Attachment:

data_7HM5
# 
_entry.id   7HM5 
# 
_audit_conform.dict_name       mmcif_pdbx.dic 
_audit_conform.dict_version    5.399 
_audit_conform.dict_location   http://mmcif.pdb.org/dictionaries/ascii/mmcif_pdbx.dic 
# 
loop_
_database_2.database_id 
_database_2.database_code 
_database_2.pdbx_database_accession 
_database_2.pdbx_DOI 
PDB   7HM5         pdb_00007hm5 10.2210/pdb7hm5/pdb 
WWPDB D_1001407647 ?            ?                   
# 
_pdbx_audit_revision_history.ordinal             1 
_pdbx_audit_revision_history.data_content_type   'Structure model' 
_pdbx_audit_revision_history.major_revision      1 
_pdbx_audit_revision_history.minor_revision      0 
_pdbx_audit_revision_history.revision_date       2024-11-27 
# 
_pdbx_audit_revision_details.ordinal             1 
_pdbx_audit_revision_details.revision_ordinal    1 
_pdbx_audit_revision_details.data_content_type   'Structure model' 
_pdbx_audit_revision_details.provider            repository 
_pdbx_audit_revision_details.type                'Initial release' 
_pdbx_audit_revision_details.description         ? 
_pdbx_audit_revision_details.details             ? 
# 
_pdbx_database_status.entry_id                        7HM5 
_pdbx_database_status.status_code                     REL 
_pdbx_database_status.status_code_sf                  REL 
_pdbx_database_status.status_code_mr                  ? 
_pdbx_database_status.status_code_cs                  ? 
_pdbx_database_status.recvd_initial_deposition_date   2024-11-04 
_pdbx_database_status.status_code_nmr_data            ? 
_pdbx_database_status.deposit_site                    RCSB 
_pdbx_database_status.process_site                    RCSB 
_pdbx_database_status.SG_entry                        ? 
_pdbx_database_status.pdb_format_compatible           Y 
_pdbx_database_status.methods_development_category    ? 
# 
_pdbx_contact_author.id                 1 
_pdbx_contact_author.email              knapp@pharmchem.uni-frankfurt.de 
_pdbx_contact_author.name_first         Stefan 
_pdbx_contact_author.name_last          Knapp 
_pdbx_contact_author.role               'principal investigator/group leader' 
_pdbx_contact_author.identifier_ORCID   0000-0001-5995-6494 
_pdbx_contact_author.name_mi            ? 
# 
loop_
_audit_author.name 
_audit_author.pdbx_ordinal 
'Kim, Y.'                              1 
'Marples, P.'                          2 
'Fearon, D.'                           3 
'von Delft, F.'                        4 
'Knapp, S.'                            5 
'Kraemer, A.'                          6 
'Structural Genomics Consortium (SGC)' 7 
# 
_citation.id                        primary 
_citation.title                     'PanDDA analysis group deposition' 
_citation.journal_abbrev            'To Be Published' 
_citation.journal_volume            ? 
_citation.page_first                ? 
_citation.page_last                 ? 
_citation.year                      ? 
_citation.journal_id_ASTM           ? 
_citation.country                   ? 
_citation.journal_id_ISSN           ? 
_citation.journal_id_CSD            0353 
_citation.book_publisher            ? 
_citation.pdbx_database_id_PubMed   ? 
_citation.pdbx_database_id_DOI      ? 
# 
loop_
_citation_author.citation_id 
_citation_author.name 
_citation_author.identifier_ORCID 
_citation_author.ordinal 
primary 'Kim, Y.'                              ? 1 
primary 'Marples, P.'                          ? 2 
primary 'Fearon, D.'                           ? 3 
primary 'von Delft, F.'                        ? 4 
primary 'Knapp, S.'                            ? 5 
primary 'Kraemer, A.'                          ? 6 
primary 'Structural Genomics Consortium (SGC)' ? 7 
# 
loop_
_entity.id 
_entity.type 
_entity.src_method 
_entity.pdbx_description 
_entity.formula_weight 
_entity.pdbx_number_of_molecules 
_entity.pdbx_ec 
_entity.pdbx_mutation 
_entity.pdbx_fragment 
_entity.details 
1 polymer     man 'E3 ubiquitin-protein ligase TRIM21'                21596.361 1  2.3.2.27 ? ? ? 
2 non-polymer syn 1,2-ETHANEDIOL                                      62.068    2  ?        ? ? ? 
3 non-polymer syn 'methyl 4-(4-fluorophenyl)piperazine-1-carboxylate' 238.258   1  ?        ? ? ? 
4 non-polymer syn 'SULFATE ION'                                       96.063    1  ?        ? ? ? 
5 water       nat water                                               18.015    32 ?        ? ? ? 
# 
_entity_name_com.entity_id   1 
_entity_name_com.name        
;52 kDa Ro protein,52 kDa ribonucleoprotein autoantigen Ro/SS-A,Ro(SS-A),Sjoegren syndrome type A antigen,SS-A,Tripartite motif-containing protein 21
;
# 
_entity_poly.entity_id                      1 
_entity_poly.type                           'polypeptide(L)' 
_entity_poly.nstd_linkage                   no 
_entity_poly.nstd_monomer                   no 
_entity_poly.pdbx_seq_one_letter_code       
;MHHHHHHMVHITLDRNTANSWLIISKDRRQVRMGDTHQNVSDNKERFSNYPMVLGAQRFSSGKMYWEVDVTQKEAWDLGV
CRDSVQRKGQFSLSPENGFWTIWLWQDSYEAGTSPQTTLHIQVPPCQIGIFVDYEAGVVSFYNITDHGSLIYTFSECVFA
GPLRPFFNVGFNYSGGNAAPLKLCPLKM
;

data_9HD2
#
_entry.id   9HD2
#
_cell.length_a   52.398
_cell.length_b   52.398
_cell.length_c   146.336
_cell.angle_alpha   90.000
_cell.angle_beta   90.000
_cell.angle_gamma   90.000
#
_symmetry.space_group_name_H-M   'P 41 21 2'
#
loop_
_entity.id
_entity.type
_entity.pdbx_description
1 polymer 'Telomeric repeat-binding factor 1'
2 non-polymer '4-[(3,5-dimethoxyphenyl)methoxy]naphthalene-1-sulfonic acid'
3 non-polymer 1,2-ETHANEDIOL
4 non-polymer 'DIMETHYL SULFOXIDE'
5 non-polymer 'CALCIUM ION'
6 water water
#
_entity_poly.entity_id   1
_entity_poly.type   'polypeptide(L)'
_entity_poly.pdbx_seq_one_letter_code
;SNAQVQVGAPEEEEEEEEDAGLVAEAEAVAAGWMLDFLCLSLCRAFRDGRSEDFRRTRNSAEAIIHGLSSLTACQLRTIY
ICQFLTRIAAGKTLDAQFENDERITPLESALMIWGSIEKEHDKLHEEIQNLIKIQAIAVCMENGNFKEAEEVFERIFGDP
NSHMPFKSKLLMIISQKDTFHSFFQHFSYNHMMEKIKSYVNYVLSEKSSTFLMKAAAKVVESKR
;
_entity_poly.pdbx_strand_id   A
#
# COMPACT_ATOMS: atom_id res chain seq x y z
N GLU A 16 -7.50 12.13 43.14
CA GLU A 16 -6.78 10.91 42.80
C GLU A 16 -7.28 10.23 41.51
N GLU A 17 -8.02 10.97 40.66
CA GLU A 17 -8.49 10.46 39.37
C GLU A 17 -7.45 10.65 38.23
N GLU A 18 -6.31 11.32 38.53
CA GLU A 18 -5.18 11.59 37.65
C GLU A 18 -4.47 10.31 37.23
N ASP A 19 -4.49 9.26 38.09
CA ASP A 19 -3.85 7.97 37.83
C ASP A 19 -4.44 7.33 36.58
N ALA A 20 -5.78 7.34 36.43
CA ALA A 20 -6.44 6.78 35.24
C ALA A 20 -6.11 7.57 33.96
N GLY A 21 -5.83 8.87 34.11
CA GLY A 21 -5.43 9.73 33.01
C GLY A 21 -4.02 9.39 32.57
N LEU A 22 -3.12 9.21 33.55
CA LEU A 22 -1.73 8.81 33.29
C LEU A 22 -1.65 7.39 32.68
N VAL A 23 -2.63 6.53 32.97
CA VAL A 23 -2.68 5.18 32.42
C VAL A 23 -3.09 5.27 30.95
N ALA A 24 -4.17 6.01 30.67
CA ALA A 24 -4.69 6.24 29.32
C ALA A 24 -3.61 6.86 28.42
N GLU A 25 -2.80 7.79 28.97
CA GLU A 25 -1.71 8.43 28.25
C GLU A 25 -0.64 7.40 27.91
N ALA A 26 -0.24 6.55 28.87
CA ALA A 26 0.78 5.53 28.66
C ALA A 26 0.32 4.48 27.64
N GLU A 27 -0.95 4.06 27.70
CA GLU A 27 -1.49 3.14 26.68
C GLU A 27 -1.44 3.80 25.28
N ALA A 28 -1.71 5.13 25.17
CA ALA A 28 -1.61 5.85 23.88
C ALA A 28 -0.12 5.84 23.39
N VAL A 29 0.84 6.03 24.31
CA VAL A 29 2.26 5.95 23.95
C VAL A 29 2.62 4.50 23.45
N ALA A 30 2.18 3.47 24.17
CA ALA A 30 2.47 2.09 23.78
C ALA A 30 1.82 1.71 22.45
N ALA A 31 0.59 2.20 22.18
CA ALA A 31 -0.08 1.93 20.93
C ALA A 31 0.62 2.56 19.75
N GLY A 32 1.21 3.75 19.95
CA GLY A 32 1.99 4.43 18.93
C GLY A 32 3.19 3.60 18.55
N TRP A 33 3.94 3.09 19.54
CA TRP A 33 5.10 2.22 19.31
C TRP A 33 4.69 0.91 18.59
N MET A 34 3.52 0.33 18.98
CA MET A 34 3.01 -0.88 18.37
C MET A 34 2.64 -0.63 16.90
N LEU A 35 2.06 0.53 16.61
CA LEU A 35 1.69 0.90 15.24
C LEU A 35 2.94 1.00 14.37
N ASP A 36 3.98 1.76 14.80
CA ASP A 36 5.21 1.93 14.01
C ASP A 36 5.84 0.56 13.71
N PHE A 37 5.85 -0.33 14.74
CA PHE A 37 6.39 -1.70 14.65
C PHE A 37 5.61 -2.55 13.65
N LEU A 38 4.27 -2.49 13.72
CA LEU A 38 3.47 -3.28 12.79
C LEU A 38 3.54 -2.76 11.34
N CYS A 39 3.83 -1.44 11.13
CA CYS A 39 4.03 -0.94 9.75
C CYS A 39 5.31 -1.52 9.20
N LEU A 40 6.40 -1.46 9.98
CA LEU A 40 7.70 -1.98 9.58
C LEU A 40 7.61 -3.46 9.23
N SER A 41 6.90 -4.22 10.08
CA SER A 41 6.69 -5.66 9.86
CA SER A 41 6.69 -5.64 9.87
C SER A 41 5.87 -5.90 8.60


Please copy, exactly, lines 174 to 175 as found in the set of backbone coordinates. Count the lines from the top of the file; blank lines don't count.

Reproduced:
N LEU A 22 -3.12 9.21 33.55
CA LEU A 22 -1.73 8.81 33.29